Photography is a big hobby of mine. So most of these picutures are taken while babysitting. The ones that have me in it are sent to me by parents. Thank you so much!
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BELOW THE PICTURES I HAVE SOME HANDY TIPS IF YOU WANT TO KNOW MORE ABOUT GETTING THE MOST OUT OF YOUR (DIGITAL) CAMERA AND HOW TO IMPROVE YOUR CHILDREN'S PICTURES!
1. Make sure when you buy your camera you ask about the DELAY when you press the button to make a picture. Some digital cameras have a delay, which ALWAYS gives you the moment RIGHT AFTER the moment you just tried to capture... Especially with kids, they move around so much, you don't need a camera with delay, you will get so much pictures with the eyes closed!
2.When you turn on any automatic camera with a zoom, it always automatically goes to the ZOOMED OUT or WIDE-ANGLED setting. This setting is good for landscape pictures, architecture of when you take pictures of big groups. Most people tend to not touch the zoom but then walk closer to get the subject in. This is how you get those photos with ALOT of distracting surrounding information, and a tiny dot of a face or person in the middle of it. If you walk up VERY close when your camera is in the zoomed-out setting, you will see the lines in the face distort alot, it pulls everything out of context. SO VERY IMPORTANT and the biggest secret about making great pictures: when you want to make a portrait of your child: ZOOM IN AS MUCH AS YOU CAN!!! If you have to walk BACKWARDS to get the face completely in, do that. You get beautiful pictures with hardly any background, just the headshot with that beautiful expression of your child! Also move around a bit when you have the face zoomed in, sometimes moving an inch to the right or left, or up or down, will get rid of disturbing and distracting backgrounds with bright colors, they will just take away from the subject. The attention should be pulled to the face!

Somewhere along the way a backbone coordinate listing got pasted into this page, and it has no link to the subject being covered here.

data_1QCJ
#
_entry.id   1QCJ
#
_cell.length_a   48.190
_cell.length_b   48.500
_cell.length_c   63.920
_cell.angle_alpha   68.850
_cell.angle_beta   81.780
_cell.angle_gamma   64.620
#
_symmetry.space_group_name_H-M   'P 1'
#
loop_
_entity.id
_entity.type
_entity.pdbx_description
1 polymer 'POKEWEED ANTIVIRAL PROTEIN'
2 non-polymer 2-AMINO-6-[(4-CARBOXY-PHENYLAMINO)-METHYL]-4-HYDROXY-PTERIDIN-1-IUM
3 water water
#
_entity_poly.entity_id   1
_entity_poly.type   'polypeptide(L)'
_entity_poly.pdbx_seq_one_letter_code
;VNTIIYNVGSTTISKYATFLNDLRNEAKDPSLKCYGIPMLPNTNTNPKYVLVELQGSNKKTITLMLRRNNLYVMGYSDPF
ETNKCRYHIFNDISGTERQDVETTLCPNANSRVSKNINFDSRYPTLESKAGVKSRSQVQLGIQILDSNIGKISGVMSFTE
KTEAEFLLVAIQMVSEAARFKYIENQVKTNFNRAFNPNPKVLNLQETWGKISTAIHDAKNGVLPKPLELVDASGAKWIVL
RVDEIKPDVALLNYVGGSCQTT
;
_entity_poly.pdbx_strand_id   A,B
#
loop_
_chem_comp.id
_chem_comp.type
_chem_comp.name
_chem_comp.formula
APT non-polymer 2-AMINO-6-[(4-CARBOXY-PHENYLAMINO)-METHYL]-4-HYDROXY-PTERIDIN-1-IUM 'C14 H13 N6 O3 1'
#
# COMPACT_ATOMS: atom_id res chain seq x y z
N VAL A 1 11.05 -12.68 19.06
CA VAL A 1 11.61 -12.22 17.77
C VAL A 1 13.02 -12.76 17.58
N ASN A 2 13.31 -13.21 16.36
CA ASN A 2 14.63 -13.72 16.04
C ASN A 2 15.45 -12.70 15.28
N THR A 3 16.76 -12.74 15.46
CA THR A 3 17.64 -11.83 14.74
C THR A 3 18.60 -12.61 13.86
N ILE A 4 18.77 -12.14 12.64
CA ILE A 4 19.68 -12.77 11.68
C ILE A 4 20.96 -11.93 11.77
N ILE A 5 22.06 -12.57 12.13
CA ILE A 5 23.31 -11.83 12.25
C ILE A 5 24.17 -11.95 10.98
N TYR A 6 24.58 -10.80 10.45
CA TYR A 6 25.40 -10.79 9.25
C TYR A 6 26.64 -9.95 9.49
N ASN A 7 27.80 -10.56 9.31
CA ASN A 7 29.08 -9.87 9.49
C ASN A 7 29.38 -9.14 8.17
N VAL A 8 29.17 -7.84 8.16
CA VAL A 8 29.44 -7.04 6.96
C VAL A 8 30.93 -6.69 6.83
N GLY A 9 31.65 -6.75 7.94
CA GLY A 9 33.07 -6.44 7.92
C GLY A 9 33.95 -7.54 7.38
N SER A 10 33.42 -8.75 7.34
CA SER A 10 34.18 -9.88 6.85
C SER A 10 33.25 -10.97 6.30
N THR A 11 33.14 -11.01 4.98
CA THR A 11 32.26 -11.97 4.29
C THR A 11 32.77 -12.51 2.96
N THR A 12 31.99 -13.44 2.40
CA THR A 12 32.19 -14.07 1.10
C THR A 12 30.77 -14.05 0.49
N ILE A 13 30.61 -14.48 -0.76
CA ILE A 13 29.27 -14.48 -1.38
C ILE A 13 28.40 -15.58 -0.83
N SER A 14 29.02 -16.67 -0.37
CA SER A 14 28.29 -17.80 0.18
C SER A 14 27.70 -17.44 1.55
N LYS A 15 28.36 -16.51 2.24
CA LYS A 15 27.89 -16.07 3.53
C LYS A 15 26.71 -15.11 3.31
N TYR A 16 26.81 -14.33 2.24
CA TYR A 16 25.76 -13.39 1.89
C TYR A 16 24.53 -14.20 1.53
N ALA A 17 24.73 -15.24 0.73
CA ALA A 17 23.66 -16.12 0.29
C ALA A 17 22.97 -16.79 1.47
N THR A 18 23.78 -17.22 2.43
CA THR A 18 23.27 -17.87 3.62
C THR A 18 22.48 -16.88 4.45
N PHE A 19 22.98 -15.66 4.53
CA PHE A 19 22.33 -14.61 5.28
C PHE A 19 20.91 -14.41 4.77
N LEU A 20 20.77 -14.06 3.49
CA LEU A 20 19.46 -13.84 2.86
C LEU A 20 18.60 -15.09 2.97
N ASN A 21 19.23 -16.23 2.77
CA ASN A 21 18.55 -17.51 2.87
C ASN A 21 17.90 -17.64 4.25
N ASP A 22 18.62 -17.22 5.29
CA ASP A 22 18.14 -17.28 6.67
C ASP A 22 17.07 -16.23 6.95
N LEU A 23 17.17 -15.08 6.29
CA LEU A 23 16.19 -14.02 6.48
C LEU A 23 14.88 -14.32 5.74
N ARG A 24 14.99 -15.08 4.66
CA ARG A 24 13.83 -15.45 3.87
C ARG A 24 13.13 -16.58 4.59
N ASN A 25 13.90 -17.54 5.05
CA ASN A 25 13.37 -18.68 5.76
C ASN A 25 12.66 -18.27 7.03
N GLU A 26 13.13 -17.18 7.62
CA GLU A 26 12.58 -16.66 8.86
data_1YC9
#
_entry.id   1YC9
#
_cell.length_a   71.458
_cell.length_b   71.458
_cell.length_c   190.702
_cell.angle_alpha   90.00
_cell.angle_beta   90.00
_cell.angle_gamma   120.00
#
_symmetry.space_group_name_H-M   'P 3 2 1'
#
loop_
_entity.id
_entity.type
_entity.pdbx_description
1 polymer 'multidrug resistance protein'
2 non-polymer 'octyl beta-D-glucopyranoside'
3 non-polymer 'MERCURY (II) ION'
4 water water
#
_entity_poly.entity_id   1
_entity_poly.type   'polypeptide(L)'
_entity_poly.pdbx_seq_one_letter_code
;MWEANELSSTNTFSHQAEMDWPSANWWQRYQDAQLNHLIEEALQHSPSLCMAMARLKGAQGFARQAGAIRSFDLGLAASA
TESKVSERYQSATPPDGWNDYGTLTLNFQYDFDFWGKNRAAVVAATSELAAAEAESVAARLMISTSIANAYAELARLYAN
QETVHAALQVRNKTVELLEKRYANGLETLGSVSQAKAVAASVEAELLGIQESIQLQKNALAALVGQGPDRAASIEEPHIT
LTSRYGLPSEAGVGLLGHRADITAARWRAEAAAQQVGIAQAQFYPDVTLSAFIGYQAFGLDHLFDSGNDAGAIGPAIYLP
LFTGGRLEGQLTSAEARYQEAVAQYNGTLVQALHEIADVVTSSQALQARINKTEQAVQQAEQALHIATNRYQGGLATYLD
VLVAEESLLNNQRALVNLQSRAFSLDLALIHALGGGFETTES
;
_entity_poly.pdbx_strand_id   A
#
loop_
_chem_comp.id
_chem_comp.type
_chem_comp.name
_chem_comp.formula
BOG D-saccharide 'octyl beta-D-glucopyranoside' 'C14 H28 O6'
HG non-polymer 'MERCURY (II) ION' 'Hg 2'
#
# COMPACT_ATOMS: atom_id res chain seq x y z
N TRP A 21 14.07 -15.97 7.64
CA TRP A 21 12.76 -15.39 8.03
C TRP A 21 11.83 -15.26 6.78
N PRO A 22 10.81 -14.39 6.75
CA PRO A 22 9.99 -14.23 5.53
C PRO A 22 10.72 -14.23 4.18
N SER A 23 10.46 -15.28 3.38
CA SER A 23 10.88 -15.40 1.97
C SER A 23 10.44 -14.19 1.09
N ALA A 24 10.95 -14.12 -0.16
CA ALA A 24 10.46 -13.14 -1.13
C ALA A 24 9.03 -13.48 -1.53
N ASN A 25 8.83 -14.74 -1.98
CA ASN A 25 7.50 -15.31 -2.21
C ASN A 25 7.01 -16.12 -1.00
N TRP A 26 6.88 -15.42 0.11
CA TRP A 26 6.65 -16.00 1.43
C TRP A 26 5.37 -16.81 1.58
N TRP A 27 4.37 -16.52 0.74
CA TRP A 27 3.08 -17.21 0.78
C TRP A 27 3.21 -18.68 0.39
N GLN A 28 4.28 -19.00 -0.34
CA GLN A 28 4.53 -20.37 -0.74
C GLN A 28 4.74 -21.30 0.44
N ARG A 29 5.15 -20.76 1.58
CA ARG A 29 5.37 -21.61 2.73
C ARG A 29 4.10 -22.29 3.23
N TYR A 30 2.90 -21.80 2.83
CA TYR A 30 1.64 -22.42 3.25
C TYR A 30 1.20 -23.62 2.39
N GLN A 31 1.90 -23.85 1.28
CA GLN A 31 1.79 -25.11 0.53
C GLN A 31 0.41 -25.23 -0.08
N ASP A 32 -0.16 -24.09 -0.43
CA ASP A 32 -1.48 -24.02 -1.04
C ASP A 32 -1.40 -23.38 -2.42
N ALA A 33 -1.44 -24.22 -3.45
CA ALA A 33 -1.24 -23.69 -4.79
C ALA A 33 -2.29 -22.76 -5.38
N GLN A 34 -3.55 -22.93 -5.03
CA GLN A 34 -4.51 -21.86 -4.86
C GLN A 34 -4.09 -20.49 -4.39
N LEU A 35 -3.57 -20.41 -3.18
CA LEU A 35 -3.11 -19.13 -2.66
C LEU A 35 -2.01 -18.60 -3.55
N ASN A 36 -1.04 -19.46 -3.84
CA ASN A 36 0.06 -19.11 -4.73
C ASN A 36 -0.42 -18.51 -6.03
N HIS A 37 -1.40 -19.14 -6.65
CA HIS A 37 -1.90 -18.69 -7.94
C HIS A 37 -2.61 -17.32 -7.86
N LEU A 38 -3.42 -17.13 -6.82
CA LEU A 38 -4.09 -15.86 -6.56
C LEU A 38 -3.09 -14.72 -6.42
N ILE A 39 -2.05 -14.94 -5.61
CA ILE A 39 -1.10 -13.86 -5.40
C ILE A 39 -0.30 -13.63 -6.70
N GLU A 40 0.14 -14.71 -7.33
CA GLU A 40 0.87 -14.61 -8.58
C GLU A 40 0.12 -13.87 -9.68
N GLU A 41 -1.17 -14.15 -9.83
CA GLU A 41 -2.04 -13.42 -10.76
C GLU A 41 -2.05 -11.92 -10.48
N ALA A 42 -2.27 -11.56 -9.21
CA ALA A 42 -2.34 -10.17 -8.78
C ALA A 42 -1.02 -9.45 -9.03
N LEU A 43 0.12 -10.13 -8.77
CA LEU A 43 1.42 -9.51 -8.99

3. Always go down to eye-level of your subject! Do not ever take pictures standing up towering above them, they will look up with a squint and it does not look as good.
3. If possible, TURN OFF THAT FLASH. Just use it when you NEED it, indoors or at night. Most camera's have the flash on automatic and it will flash all the faces very flat. It can also give annoying shades behind the person on a wall or something. Sometimes a flash can come in handy when the sun is very high and bright, you can use flash to lighten up those dark eyesockets the sun will make! But mostly the natural light is so much more beautiful and the skintones come out beautiful. Put your child next to a window and let them play there, ask them to point out stuff they see outside, sit on the floor with the window next to you and you will get beautiful shots.
4. ALWAYS WATCH WHERE THE SUN IS. The sun should light the face so it should be behind YOUR back or maybe coming from the side (when very sunny it is better from a side angle just so the people in the picture will not have to look straight into the sun). The sun should never be behind your subject because it will make everything bright except your subjects front-side and it will look very dark. Except of course when you are making those beautiful sunset pictures. Make one WITH and without your flash, you will get a kick out of the different pictures you will get.
5. The absolute best time of day when the light is most beautiful is early in the morning or late in the afternoon. The light is softer and fills in harsh lines, it comes from a low angle so it does not give hard shades in the face, and it gives a kind of red romantic glow to the skin. No squinting will occur!
6. Horizontal pictures are great for groups or landscapes, but portraits tend to look better vertically! They look more dynamic and that way you don't have alot of empty space next to the head, but the picture is filled up all the way nicely.
7. And last but not least... PLEASE don't teach them the CHEESE-smile..... Let them just play, sneak up on them, or sit around while they play, call their name or say something funny, they will usually look up when hearing your voice. Talk to them, distract them, so they will look at you and listen to what you are saying, instead of pulling their face in some sort of fake smile!
I hope this will be of help! Any questions about cameras or other things about photography, please do not hesitate to ask!
This site was last updated 10/21/07